by The Acolyte/Blaise Bienvenue
The Sacrament professes to consist of documentary footage of the last 24 hours in the lives of the members of a religious cult. The cult and its compound, though placed in the present day, are obviously based on events taking place in November 1978 in the Carribean country of Guyana, where Jim Jones convinced some 900 people to drink cyanide-laced Flavor Aid before shooting himself in the head. Jones had moved his progressive congregation from locations in the US to an agricultural compound in the South American jungle, where members and their children were subjected to Spartan conditions, sleep-depriving labor, attempted mind control, and multiple forms of abuse. Though Jones may have started out with the right idea, he had long since succumbed to paranoia, adulterous self-indulgence, and an apparent lust for power. Since he was living in the same jungle compound as his followers under only slightly better conditions at the time of his death, the exact nature of his motives will likely remain a mystery.
The Sacrament tells the story of a film crew employed by a multi-media news outlet and led by a man whose sister has abandoned her life to live in Eden Parish, the fictional compound portrayed in the film. Early shots of the crew’s helicopter flight into the jungle bring to mind the establishing shots of Ruggero Deodato’s seminal found footage film Cannibal Holocaust. Though The Sacrament does not deliver the life-altering trauma of that film, it does an excellent job of recreating many of the elements that were present in the real-life Jonestown, from structures and layout to ethnic proportions to the saccharine veneer that was presented to outsiders. Though the population of Eden Parish is about one-fifth the size of that of Jonestown, the footage in The Sacrament looks and feels so much like the real thing (of which footage exists and is readily available) that one often forgets one is watching a horror film.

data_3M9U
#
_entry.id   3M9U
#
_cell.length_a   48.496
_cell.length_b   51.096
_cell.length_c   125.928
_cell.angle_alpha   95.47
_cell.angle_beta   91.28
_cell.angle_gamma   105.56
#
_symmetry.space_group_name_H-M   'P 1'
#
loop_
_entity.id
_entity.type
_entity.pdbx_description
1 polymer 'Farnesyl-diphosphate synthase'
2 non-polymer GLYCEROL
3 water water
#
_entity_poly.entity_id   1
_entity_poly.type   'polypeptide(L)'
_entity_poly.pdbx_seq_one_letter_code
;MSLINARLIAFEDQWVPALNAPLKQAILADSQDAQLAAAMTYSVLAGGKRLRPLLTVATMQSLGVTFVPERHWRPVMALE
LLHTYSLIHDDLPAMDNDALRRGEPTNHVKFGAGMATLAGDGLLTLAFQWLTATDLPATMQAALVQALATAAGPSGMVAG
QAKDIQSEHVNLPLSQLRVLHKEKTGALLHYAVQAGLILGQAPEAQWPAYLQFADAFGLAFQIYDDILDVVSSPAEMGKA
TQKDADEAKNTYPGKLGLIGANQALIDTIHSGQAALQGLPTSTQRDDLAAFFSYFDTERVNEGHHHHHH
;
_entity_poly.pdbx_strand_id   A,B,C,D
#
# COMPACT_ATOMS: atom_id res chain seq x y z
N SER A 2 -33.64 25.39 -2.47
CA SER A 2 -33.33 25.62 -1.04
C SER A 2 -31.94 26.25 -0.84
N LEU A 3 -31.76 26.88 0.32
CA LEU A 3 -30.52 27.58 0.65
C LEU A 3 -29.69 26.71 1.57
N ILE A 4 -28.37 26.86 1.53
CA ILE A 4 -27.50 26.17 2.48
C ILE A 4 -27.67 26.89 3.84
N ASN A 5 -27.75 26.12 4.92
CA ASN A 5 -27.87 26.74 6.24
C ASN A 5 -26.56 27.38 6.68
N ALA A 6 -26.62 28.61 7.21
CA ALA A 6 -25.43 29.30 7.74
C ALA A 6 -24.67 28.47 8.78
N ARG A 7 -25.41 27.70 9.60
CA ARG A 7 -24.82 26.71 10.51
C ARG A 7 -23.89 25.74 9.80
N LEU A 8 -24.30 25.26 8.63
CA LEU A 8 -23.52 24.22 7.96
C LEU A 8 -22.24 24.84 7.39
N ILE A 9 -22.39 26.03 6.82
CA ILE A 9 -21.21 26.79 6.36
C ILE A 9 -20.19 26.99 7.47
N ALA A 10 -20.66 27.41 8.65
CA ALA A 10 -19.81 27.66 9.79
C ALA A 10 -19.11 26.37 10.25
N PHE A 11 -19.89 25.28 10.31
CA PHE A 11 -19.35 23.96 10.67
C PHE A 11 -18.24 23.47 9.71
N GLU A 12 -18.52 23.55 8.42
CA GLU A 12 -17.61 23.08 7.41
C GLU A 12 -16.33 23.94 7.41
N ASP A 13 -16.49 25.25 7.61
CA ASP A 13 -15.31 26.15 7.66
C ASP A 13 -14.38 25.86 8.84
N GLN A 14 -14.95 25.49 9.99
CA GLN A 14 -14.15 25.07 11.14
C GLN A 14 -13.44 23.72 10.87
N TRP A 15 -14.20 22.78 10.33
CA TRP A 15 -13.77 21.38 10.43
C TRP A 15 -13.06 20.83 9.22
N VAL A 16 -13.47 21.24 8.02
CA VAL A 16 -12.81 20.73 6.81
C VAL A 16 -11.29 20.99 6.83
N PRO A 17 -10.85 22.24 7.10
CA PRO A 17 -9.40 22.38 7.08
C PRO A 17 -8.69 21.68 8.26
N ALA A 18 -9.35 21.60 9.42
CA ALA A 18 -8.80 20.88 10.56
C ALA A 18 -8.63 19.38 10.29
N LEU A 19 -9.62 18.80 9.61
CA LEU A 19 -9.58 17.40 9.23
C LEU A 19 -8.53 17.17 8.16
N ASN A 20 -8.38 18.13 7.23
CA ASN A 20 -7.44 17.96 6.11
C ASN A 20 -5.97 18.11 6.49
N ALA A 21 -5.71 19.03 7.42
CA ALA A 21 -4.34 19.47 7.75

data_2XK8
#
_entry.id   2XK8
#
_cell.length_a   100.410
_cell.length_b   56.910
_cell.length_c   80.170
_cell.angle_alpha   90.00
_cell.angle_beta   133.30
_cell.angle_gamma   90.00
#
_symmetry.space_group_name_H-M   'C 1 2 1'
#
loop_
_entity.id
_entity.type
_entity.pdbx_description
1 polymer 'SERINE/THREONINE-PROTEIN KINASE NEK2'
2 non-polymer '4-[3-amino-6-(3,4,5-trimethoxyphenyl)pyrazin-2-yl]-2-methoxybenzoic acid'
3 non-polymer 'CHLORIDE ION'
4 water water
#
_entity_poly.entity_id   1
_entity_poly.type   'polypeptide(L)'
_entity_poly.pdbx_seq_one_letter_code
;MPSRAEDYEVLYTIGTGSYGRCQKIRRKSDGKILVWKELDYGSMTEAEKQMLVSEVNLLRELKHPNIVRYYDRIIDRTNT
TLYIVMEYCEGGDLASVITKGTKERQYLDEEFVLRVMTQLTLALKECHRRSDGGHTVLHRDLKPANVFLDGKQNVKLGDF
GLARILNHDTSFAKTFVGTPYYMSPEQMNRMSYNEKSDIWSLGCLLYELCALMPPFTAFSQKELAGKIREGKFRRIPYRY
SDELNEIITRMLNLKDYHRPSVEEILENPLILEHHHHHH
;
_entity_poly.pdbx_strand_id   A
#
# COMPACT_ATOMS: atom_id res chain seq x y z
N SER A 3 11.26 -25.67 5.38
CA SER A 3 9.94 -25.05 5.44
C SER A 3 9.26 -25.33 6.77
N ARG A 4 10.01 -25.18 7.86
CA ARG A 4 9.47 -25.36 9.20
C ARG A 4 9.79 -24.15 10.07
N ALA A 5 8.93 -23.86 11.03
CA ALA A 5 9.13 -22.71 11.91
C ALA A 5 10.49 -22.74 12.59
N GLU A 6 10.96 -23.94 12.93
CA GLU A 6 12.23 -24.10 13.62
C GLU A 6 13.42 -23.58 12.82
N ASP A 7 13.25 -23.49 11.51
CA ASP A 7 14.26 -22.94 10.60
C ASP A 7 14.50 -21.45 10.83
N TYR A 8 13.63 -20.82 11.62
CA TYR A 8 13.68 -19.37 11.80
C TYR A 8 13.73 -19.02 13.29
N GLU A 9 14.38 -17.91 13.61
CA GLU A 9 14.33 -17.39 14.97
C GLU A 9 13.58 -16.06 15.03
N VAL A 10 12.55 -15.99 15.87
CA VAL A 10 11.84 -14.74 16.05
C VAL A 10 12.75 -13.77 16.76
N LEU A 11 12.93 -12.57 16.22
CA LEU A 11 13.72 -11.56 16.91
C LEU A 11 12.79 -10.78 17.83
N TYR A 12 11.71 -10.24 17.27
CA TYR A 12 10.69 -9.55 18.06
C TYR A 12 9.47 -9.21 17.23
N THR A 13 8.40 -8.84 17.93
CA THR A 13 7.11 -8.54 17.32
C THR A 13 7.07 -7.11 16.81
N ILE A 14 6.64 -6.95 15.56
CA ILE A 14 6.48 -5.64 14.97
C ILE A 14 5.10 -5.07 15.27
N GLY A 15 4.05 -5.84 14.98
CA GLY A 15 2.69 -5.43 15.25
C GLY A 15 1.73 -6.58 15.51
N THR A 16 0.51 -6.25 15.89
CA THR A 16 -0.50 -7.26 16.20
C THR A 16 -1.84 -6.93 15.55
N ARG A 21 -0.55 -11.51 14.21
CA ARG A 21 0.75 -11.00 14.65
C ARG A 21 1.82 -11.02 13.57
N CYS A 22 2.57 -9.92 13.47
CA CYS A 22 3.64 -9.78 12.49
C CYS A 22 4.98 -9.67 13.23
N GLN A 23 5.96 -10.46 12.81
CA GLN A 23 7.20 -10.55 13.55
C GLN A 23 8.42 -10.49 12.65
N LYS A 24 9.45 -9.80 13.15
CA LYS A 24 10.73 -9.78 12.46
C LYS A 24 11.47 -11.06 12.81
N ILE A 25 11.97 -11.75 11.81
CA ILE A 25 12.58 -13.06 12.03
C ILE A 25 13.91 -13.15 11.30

Though all the performances in the film are good, actor Gene Jones is the standout as the Jim Jones-inspired Father, who comes across as equal parts doppelganger and personal creation, though a hundred percent organic. The ominous undertones of his paternal cordiality are palpable. His reading of what amounts to the real-life “death tape” is chilling in its similarity to the tone and timbre of Jim Jones’s final admonishments to his followers.
Though the counterpart sequence in Mexican exploitation director Rene Cardona, Jr’s 1979 Guyana: Cult of the Damned is somewhat more intense, that film overall is hollow and artless. The Sacrament, as a whole, is a much better movie, a total immersion in the realities of its subject. Characters are real enough to generate emotion. Writer/director Ti West’s knowledge of the world he wants to create seems so thorough and complete that the viewer only gets exactly what is needed, and that in completely unobtrusive fashion. He trusts our imagination and knows how to manipulate it.
Composer Tyler Bates’s signature atonal crescendos are perfect here, never encroaching upon the naturalistic tone with conventional melody. The score remains largely at the edges of our awareness, inducing constant tension, creeping into consciousness only at key moments.
Painfully deliberate attention is paid to what would be the placement of real-life cameras, following the rule inherent to found footage; this goes out the window during the film’s final act, at which point emotions run high enough that the discrepancy in technique is outweighed by the drama. Though the climax to this film is a foregone conclusion, details are added that will shock the viewer and linger in the mind. My overall take-away from The Sacrament is of a highly effective piece of unsentimental horror, extreme enough for genre fans, dramatic enough for tourists, true enough to the mental and emotional realities of the real-life events for those with some knowledge. I plan to watch this film again, and to take in more of the director’s work.
– The Acolyte